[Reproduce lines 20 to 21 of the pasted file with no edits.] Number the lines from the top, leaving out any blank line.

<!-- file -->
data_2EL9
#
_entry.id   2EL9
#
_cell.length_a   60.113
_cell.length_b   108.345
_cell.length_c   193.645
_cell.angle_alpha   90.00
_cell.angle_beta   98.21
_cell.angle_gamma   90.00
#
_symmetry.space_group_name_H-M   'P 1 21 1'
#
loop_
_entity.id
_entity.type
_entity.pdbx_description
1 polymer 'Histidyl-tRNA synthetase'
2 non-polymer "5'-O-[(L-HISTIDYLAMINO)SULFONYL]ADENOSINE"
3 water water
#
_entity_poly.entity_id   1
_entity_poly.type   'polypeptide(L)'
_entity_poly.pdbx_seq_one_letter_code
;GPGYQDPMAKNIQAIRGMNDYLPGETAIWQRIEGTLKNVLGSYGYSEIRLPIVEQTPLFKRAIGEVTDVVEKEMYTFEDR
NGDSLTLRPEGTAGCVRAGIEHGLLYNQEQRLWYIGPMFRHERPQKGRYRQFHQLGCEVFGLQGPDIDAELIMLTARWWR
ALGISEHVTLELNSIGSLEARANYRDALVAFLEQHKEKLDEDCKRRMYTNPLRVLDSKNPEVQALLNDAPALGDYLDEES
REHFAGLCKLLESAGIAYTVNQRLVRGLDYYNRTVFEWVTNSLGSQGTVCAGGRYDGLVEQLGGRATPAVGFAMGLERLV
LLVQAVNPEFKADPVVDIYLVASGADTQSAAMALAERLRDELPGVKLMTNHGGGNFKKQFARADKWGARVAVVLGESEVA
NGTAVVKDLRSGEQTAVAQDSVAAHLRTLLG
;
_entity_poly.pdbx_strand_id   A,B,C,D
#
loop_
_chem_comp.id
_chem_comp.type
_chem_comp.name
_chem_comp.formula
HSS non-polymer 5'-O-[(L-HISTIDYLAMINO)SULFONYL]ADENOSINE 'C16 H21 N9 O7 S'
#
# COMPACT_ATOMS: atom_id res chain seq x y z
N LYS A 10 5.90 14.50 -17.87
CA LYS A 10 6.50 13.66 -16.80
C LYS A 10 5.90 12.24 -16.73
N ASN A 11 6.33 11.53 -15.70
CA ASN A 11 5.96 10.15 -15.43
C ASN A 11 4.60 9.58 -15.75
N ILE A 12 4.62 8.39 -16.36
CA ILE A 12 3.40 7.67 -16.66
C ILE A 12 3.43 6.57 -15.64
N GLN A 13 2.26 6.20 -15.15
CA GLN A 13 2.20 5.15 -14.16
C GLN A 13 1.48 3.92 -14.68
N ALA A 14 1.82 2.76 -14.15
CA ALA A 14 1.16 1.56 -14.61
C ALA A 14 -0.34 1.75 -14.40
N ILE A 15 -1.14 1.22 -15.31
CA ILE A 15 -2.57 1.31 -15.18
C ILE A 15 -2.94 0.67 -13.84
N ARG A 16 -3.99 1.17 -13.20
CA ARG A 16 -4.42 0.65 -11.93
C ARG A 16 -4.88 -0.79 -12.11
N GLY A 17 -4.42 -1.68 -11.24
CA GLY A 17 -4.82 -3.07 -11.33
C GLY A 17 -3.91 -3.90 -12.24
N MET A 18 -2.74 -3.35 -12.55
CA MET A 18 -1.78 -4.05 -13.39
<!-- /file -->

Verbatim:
3 water water
#